Some posters denounce the disappearance of Chinese publishers Lee Bo (i) and Gui Minhai, outside the Chinese liaison office in Hong Kong, on January 19, 2016
The Chinese publisher-bookseller of Chinese origin Gui Minhai reappeared three weeks after his arrest by Chinese police, confessed to having behaved badly and accused his adopted country, Sweden, of having manipulated him as „a pawn in chess.“
It is not known whether these filmed statements are sincere or were made under duress. But in the video he is seen surrounded by two policemen and a close friend of the editor declared that „you must not believe“ his words.
Gui, 53, who sold works in Hong Kong that ridiculed the communist regime, was arrested by plainclothes police on January 20 in a Chinese train that was taking him to Beijing, where he had an appointment with a Swedish doctor, fearing he had contracted Charcot’s disease.
The editor was accompanied by two Swedish diplomats.
Sweden denounced on Monday its „brutal“ kidnapping in China and demanded its immediate release, a request also made by the European Union and the United States.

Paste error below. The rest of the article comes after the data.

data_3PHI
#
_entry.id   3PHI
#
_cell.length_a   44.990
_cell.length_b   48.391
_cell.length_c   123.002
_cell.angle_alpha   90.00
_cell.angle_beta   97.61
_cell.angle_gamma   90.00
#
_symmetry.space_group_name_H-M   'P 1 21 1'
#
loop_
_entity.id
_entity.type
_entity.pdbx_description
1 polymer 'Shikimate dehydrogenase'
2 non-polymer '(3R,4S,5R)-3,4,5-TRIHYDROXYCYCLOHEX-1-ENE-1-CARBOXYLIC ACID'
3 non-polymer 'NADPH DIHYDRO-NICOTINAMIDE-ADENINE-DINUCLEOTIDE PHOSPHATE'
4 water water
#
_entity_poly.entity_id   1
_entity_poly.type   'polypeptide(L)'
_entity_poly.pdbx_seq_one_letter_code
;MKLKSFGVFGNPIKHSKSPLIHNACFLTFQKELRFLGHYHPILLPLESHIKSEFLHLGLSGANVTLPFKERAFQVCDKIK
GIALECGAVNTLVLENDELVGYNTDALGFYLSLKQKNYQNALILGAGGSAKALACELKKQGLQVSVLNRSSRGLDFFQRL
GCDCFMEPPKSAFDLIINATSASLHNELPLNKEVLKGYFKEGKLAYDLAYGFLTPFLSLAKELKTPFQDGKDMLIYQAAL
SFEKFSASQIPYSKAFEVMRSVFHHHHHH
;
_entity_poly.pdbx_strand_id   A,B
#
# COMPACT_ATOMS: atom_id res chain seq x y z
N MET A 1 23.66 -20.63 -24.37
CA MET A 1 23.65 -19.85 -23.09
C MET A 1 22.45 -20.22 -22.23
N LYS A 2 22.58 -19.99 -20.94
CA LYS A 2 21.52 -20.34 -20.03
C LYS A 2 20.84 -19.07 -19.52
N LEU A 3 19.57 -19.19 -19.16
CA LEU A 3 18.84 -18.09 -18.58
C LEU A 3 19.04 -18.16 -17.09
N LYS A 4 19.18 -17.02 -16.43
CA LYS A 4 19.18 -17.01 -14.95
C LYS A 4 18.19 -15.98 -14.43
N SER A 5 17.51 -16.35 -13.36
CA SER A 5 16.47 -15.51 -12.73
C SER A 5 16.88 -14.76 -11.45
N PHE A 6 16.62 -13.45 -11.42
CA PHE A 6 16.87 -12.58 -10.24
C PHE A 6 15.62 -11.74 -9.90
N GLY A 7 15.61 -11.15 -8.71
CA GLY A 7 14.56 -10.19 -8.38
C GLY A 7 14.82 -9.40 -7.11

The Chinese government confirmed on February 7 that the Swedish bookseller was in custody.
In the video, Gui accused Sweden of getting rid of „sensationalism“ in the case of his arrest. That video emanates from an „interview“ organized on Friday by the Chinese authorities with carefully selected means of the country, as they explained.
Gui adds in the video that he has suffered pressure from Sweden to leave China, despite the prohibition on leaving the territory due to pending legal issues. „Perhaps I have become the pawn of Sweden in a game of chess, I have violated the law instigated“ by the Swedes, he adds.
One of his friends, the dissident poet Bei Ling, declared that „there is no doubt“ that the publisher wanted to receive medical care abroad and that „you can not believe the words of a person who is oppressed as a prisoner.“
In 2015, Gui disappeared during his vacation in Thailand, before reappearing in a Chinese detention center. In February 2016, he left crying on Chinese television and confessed his involvement in a traffic accident while intoxicated years before.
Chinese authorities announced his release in October 2017, but his daughter told Swedish radio that since her release from prison, her father was placed in a police apartment under surveillance in the port city of Ningbo (east).